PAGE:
Parents of children with disabilities would be inclined to divorce each other to put their son or daughter in a better position to receive Medicaid. This is more common than you might think.
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Kyeshia Bates, a Comcast employee for seven years, works on the fulfillment team just outside of Detroit.
On Saturday, April 21, Comcast NBCUniversal celebrated its 17th Comcast Cares Day — and surpassed its millionth volunteer since this company tradition began in 2001. Giving back to the communities where we live and work is at the core of Comcast NBCUniversal's culture, and Comcast Cares Day is the company's way of recognizing its employees' commitment to improving communities each and every day.
Effort includes planting 1,000 trees in areas of California, Florida and Texas impacted by recent wildfires and hurricanes.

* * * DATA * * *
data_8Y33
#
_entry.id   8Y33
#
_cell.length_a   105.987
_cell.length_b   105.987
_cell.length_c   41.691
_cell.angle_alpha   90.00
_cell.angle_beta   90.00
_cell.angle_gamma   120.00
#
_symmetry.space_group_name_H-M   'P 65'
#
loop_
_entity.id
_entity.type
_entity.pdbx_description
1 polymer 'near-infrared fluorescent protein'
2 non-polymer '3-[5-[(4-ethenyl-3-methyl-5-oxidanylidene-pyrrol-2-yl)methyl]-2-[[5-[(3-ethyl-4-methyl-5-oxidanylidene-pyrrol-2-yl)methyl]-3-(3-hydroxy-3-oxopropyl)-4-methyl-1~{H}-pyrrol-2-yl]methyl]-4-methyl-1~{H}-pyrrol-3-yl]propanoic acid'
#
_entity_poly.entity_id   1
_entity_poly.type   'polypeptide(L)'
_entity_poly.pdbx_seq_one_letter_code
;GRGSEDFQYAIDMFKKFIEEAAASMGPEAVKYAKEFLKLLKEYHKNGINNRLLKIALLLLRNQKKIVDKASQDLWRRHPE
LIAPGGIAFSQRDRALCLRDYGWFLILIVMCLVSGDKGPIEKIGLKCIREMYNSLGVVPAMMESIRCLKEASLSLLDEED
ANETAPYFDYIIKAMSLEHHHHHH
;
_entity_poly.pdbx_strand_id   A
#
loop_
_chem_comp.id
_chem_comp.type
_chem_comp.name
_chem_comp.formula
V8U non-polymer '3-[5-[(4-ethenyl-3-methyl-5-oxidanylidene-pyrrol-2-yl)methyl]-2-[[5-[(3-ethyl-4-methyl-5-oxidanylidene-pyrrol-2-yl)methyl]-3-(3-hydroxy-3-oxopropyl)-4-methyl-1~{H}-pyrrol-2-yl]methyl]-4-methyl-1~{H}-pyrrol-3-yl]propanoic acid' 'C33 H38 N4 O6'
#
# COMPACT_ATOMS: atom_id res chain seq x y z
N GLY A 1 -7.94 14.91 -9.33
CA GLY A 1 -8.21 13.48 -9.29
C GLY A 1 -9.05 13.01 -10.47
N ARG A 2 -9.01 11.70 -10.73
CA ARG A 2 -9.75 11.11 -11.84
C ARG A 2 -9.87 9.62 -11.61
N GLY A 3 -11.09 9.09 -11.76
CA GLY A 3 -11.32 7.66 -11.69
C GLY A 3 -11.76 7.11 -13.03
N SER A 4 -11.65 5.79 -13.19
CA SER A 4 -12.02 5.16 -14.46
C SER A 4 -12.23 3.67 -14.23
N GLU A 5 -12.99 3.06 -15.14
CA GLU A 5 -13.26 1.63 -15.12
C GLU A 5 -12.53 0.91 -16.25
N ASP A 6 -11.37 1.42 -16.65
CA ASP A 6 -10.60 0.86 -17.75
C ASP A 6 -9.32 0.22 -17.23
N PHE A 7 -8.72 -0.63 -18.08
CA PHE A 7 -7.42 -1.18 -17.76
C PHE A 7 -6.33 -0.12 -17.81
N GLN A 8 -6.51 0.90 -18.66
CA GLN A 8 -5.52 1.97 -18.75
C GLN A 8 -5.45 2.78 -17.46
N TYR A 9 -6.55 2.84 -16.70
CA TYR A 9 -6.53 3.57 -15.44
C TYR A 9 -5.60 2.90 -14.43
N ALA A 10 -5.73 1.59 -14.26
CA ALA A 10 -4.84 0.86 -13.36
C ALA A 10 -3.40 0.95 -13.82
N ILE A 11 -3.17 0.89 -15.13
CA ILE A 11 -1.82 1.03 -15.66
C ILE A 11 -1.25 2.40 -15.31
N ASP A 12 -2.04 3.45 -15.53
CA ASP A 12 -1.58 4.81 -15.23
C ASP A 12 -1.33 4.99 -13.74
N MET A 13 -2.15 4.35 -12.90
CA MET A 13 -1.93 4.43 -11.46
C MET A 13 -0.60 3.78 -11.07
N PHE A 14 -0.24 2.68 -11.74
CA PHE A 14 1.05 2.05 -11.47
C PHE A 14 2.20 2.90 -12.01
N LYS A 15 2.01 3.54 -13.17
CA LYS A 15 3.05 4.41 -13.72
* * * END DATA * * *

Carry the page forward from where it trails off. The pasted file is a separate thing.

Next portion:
On Saturday, April 21, more than 100,000 Comcast NBCUniversal (No. 19 on the DiversityInc Top 50 Companies list) employees and their families, friends, and community partners will participate in the 17th annual Comcast Cares Day, the nation's largest single-day corporate volunteer effort and a powerful representation of the company's year-round commitment to community service.
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Comcast NBCUniversal's Juan Otero: Diversity & Inclusion Have Always Been at the Heart of My Journey
Otero talks with DiversityInc about his new position, the importance of mentoring and sponsoring, and offers career advice.
Otero's impressive career has included many roles, such as serving as deputy director at the U.S. Department of Homeland Security, a lobbyist on Capitol Hill, and working in various positions at Comcast, all of which helped inspire his advocacy for inclusive environments.
Andrea Joyce and Chris Waddell host opening ceremony coverage.